GRID-Arendal Annual Report 2014

The Environmental Crime programme 1 expanded in 2014 to cover illegal waste trade, illegal fisheries, illegal logging and the poaching of wildlife and other resources. Developed jointly with the UN Office on Drugs and Crime (UNODC), the International Criminal Police Organization (INTERPOL), and the Convention on International Trade in Endangered Species of Wild Fauna and Flora (CITES), the programme is funded by a range of donors. It supports national and international law enforcement initiatives to combat transnational crime, mainly through the development of better information and analysis techniques, preparation of practical manuals and field training for detection and enforcement personnel. 1. Environmental Crime

Illegal trade in wildlife was a major topic of the Ministerial discussions of the first United Nations Environment Assembly (UNEA) in June 2014. GRID-Arendal provided substantive input to the Information Document for these discussions. 2 Along with INTERPOL and UNEP, it released a Rapid Response Assessment (RRA) report, The Environmental Crime Crisis . The report highlights how environmental crime is used to finance criminal, militia and terrorist groups and how it threatens human security and sustainable development.

The report was a major news story with over 2000 news articles published in 112 countries around the world.

Western Central Pacific

New and old trafficking routes Environmental crime network

Papua New Guinea

Environment-related illegal trafficking. Includes wood, wildlife, animal parts (i.e.ivory, rhinocerous horns and fur) and wastes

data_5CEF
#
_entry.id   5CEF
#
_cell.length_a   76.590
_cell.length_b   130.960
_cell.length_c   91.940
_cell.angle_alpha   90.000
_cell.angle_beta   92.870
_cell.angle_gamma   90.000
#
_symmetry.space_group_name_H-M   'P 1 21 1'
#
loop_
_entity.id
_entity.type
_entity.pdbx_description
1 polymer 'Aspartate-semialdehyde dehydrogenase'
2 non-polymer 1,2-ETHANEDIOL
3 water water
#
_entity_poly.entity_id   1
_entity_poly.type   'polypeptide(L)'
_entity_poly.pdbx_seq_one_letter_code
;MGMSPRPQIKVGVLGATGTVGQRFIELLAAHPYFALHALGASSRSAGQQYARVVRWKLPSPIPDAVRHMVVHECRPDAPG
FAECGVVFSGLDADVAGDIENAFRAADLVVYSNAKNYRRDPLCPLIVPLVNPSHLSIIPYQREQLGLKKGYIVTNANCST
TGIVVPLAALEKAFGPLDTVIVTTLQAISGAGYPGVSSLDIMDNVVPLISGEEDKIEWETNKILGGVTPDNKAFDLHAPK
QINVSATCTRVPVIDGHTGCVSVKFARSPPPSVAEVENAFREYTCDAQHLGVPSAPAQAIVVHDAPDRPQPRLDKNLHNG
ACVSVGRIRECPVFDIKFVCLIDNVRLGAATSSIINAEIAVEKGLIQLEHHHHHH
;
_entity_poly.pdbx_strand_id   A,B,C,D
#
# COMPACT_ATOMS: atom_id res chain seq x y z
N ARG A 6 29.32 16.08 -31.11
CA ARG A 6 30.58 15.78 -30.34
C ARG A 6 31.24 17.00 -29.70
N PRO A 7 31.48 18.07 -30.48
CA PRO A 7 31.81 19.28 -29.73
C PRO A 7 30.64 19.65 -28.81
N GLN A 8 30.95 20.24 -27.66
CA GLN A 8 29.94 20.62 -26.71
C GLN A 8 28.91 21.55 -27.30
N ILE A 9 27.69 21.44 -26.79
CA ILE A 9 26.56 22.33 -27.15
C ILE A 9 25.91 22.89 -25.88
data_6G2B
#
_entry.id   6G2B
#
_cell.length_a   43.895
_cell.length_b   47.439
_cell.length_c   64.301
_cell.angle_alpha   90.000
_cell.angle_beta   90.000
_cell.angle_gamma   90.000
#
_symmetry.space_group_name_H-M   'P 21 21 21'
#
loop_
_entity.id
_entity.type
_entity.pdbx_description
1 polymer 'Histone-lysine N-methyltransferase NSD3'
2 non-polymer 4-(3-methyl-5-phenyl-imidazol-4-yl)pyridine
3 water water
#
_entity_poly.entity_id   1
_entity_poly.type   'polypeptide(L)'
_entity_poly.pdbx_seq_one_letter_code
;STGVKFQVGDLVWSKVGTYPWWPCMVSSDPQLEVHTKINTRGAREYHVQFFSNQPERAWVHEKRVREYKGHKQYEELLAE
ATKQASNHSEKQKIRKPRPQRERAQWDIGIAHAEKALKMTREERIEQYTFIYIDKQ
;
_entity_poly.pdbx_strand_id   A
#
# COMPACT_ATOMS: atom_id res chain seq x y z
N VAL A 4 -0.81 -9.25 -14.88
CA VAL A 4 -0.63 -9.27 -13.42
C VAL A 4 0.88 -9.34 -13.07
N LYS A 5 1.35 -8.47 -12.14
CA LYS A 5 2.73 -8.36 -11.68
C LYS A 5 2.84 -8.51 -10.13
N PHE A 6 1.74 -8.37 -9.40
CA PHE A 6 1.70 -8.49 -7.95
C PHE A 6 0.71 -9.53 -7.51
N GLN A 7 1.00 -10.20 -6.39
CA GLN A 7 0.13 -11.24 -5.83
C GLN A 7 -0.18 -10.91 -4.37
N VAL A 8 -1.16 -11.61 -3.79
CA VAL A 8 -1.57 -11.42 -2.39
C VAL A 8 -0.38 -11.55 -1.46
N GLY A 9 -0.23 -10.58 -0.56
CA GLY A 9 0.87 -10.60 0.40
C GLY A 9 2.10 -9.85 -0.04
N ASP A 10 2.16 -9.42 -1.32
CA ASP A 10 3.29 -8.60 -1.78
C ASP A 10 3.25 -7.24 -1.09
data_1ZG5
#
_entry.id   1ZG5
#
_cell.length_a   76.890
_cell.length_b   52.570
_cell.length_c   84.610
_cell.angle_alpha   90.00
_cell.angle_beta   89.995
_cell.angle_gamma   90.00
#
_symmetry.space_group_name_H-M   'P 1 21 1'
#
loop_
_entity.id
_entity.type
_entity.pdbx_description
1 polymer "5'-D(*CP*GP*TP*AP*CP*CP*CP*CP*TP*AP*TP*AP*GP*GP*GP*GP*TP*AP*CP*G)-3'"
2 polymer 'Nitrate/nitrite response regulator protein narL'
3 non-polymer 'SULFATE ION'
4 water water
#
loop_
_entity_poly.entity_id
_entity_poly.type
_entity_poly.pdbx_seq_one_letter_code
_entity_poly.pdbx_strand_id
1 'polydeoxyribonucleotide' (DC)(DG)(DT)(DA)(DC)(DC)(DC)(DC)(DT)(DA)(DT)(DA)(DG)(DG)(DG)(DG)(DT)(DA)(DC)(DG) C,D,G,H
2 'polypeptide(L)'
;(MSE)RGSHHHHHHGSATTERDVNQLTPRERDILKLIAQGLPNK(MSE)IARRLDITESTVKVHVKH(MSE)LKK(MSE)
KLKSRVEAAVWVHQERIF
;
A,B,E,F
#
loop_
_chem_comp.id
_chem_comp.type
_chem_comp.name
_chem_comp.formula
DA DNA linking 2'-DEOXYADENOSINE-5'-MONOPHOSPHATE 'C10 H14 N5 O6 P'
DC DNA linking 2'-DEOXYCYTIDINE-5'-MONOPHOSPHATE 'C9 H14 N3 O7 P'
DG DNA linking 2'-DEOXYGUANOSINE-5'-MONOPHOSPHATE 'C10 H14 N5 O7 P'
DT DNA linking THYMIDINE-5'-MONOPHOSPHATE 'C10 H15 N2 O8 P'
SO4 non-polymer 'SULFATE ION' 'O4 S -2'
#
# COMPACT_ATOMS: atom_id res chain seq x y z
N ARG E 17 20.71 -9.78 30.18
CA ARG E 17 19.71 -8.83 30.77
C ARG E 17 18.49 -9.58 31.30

Arafura Sea

Main illegal, unreported and unregulated fishing areas

“Traditional” illegal trafficking. Includes heroin, cocaine and human beings Main destination country Main transit country Country of origin of “traditional” illegal trafficking Main country or region of origin of environmental related illegal trafficking Sources: UNODC Annual Reports 2010 e 2013; WWF-Australia;, Estimates of the percentage of “Illegal Timber” in the imports of wood-based products from selected countries, 2007; TRAFFIC; FAO; World Ocean Review Report 2013; Michigan State University, Human Trafficking Task Force; Greenpeace, The Toxic Ship, 2010; National Geographic press review.


Mainland Southeast Asia






Golden Crescent

Annual revenue, higher estimates Billion dollars A growing sector

Illegal logging and trafficking


Western Europe

Mediterranean Sea



Eastern Africa


Central Africa


Illegal fishing


Wildlife trafficking


West Africa


Southern Africa

Illegal trafficking of light weapons

Illegal trafficking of toxic wastes


Central South Atlantic


Sources: TRAFFIC; FAO; UNODC; Global Financial Integrity

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